The IRS on Wednesday issued proposed regulations providing rules on information reporting by foreign financial institutions (FFIs) and withholding on certain payments to FFIs and other foreign entities (REG-121647-10).
Under the Foreign Account Tax Compliance Act of 2009 (FATCA), part of the Hiring Incentives to Restore Employment (HIRE) Act of 2010, P.L. 111-147, FFIs (any financial institution that is a foreign entity) must provide information to the IRS about their U.S. accounts. The rules also require certain nonfinancial foreign entities (NFFEs) to provide information on their substantial U.S. owners to withholding agents. Under these rules, foreign financial institutions must enter into agreements with the IRS and thus become participating FFIs. There is a withholding tax on payments to FFIs and NFFEs that fail to comply with the rules.
On Wednesday, Treasury also issued a joint statement from the United States, France, Germany, Italy, Spain and the United Kingdom announcing that they are exploring a cooperative approach to combatting international tax evasion. The statement said that the United States is “willing to reciprocate in collecting and exchanging” information about accounts held in U.S. financial institutions by residents of France, Germany, Italy, Spain and the United Kingdom.
The 389-page proposed regulations are designed to implement a step-by-step process for U.S. account identification, information reporting, and withholding requirements for FFIs, other foreign entities, and U.S. withholding agents. They include the following provisions:
Grandfathered obligations. The HIRE Act provided that no withholding was required from any payment under any obligation outstanding on March 18, 2012, or from the gross proceeds from disposing of the obligation. The proposed rules extend the grandfathered obligations to obligations outstanding on Jan. 1, 2013, and the gross proceeds from such obligations.
Eased initial reporting requirements on members of affiliated FFIs. FATCA applies to participating FFIs and, except to the extent the IRS exempts them, to other FFIs of an expanded affiliated group. Because some jurisdictions have laws that prohibit compliance with the requirements of FATCA, the proposed regulations give a two-year transition period, until Jan. 1, 2016, to fully implement this requirement. During this period, an FFI affiliate in a jurisdiction that prohibits withholding or reporting as these rules require will not prevent other FFIs in the same group from entering into FFI agreements, as long as the other FFIs agree to perform due diligence to identify U.S. accounts and meet other requirements.
Deemed-compliant FFIs are expanded. The definitions of deemed-compliant FFIs are expanded to include additional categories, thereby reducing burdens on truly local entities and other entities the rules should not apply to. The IRS says this will allow the focus of FATCA compliance activities to be on higher risk institutions that provide global investment services.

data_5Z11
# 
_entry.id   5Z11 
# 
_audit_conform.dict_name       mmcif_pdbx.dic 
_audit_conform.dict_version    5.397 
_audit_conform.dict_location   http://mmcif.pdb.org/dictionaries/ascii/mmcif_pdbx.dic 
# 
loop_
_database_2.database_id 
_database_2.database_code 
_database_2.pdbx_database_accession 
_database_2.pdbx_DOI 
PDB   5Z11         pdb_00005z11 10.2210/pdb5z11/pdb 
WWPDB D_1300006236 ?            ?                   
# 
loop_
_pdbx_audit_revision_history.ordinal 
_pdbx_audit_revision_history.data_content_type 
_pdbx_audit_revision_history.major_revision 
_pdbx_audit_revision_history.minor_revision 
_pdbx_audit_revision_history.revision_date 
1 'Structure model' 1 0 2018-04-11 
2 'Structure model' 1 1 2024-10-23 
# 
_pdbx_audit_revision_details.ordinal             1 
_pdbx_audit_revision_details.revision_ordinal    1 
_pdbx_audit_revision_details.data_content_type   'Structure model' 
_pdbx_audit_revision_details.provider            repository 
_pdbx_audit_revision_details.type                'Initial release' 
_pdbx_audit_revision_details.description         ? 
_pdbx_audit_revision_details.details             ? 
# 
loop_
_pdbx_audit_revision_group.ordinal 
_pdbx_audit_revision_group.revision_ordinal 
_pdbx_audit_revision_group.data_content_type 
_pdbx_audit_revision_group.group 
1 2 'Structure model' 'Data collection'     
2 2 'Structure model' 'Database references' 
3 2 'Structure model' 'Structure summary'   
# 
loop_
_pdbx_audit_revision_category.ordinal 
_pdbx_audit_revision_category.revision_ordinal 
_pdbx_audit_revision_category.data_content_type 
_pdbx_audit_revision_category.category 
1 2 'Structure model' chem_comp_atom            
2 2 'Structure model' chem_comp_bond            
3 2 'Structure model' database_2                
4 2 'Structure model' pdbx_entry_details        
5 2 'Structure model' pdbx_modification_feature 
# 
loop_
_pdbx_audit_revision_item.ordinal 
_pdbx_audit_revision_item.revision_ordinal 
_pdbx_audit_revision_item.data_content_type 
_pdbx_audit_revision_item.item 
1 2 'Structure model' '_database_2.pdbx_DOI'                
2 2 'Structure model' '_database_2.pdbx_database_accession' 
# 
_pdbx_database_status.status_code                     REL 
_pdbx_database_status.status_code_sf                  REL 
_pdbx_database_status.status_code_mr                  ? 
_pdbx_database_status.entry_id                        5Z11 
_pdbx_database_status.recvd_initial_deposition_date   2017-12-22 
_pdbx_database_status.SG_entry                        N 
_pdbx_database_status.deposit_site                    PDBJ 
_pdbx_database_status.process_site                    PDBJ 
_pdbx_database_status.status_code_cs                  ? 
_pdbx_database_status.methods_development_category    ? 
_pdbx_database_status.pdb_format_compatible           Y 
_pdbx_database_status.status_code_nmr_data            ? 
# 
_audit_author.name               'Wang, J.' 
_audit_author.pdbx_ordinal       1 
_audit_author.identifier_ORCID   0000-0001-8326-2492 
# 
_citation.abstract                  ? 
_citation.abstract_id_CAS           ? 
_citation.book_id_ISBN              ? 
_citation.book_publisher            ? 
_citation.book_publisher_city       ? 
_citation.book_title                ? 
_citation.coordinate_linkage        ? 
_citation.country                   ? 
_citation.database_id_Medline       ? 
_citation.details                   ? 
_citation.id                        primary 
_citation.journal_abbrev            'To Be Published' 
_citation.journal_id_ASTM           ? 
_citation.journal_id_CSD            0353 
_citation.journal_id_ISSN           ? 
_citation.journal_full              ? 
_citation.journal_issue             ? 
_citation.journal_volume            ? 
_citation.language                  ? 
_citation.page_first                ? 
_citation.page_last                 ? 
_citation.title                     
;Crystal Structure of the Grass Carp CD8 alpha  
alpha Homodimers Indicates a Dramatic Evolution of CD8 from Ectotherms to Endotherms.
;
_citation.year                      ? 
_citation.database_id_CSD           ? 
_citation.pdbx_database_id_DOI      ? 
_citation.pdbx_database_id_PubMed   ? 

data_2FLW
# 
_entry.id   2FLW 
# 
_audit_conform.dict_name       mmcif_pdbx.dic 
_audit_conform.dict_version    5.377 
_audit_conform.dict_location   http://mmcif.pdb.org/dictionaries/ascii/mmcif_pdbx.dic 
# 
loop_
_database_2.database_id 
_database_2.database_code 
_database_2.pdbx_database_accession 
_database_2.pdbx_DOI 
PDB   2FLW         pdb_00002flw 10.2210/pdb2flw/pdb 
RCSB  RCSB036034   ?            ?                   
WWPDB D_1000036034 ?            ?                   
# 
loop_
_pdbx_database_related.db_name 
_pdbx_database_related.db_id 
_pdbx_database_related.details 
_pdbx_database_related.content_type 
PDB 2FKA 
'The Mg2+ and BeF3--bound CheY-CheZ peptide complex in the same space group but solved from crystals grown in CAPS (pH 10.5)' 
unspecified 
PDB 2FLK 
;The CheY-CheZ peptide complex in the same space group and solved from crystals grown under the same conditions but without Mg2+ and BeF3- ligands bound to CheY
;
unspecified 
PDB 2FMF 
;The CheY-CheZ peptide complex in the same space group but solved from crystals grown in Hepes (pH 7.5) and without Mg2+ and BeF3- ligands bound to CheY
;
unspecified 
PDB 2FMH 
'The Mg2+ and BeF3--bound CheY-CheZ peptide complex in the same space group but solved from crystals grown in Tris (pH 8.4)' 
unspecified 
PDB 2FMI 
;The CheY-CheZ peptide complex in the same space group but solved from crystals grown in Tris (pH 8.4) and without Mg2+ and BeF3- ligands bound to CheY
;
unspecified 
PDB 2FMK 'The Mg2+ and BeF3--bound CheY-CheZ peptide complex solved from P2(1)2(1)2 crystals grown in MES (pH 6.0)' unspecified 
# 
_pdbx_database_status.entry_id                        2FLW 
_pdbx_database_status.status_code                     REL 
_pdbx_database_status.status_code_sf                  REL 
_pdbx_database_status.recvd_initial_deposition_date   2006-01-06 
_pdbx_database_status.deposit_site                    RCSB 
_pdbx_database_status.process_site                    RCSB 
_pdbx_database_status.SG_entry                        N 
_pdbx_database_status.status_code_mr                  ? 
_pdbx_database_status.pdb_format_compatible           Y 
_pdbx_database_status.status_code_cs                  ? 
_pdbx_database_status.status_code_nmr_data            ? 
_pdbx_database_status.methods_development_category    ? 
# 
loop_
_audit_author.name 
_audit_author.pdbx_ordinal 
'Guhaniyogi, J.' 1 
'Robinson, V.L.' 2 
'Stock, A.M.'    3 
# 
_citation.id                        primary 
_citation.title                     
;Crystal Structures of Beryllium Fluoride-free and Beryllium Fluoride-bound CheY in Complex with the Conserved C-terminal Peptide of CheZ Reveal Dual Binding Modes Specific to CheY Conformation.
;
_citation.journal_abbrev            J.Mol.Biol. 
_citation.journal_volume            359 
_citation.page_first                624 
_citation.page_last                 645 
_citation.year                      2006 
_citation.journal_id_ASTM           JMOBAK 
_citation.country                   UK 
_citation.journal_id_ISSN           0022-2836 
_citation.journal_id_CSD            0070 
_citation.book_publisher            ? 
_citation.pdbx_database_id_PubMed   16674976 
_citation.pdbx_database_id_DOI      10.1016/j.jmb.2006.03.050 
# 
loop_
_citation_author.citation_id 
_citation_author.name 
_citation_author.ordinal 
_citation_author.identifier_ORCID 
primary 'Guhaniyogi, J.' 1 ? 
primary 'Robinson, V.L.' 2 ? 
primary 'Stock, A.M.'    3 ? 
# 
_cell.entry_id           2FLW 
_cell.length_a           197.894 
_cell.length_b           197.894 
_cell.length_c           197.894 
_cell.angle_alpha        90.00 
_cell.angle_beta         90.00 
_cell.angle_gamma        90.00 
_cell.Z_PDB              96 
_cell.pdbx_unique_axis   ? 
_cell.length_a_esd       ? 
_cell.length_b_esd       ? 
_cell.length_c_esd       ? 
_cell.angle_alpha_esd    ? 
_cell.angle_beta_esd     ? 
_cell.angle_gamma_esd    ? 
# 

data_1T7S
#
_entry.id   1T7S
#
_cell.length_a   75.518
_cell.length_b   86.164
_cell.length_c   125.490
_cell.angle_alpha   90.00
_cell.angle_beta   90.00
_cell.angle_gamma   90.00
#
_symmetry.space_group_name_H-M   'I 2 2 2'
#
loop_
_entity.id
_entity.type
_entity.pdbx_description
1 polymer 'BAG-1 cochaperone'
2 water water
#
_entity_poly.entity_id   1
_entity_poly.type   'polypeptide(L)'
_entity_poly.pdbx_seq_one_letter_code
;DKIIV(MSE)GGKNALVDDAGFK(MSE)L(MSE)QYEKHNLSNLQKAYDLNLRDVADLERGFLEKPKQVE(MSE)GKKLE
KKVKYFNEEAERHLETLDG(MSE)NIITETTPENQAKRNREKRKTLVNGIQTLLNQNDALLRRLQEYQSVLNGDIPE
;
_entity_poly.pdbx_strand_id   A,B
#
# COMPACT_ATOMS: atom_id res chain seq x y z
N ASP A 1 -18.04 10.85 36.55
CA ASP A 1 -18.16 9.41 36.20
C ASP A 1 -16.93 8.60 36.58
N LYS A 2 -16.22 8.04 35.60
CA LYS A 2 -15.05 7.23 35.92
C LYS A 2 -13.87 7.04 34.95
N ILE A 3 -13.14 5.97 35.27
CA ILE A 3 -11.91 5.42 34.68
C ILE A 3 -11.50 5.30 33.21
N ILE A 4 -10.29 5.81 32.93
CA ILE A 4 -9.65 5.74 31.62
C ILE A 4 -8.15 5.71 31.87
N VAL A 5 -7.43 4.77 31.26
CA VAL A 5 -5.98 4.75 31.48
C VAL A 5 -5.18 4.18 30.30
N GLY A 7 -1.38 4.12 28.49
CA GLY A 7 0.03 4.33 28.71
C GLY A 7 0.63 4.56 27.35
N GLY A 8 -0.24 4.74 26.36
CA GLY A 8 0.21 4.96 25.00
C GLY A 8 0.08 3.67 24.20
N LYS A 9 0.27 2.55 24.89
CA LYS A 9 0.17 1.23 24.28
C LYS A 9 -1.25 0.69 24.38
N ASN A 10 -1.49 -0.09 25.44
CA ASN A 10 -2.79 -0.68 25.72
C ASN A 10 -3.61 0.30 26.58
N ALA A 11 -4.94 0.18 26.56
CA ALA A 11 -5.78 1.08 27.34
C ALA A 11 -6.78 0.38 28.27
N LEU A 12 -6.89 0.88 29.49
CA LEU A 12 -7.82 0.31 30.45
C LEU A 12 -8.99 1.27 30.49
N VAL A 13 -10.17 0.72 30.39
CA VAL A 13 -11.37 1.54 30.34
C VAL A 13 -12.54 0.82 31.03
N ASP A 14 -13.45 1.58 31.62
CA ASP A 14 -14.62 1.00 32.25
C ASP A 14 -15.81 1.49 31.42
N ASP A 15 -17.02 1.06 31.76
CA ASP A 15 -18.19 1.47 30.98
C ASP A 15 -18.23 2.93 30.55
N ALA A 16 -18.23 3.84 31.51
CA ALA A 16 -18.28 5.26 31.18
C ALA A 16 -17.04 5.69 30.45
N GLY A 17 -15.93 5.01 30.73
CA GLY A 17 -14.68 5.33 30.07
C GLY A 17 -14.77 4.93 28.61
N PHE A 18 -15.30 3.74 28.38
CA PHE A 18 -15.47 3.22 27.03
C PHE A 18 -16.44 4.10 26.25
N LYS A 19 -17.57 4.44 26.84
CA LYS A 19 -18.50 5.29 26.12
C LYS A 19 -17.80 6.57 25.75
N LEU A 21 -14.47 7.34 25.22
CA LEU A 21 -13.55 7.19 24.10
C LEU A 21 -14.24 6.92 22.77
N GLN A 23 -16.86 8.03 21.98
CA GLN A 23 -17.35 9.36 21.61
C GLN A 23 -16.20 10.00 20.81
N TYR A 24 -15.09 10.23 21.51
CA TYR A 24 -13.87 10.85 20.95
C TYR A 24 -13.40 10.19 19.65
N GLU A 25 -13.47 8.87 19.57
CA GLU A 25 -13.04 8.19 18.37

Modified procedures for identifying U.S. accounts. The proposed rules permit participating FFIs to use electronic reviews to identify U.S. accounts for pre-existing accounts up to $1 million. Manual review is required for existing accounts over $1 million, except, in certain circumstances, electronic searches are permitted for those as well. Pre-existing accounts below $50,000 (or $250,000 for certain insurance contracts) are not subject to the rules. New accounts are permitted to be opened using the FFI’s existing customer intake procedures.
Procedures to Verify Compliance. Officers of a participating FFI will be expected to certify that the FFI has complied with the agreement, but no audit is required. If the FFI complies with the agreement, it will not be held strictly liable for failing to identify a U.S. account.
Financial accounts do not include most securities. The proposed regulations refine the definition of financial accounts to focus on traditional bank, brokerage, and money market accounts, and interests in investment vehicles, but exclude most debt and equity securities issued by banks and brokerage firms.
Some information reporting is postponed. Under Notice 2011-53, only identifying information and account balances are required to be reported in 2014 for the 2013 calendar year. The proposed regulations add the requirement that income be reported beginning in 2016 for the 2015 calendar year, followed by gross proceeds in 2017 for the 2016 calendar year. The information may be reported in the account’s currency or in U.S. dollars.
Withholding on passthrough payments is postponed. Under Notice 2011-53, participating FFIs were required to withhold on payments made to nonparticipating FFIs beginning on Jan. 1, 2015. The proposed regulations postpone this withholding until Jan. 1, 2017, but also require participating FFIs to nonetheless report annually the aggregate amount of payments made to nonparticipating FFIs.
Effective date. The proposed regulations will generally be effective when they are published as final in the Federal Register. The IRS has asked that comments on the proposed regulations be submitted by April 30.
—Sally P. Schreiber ( email@example.com ) is a JofA senior editor.
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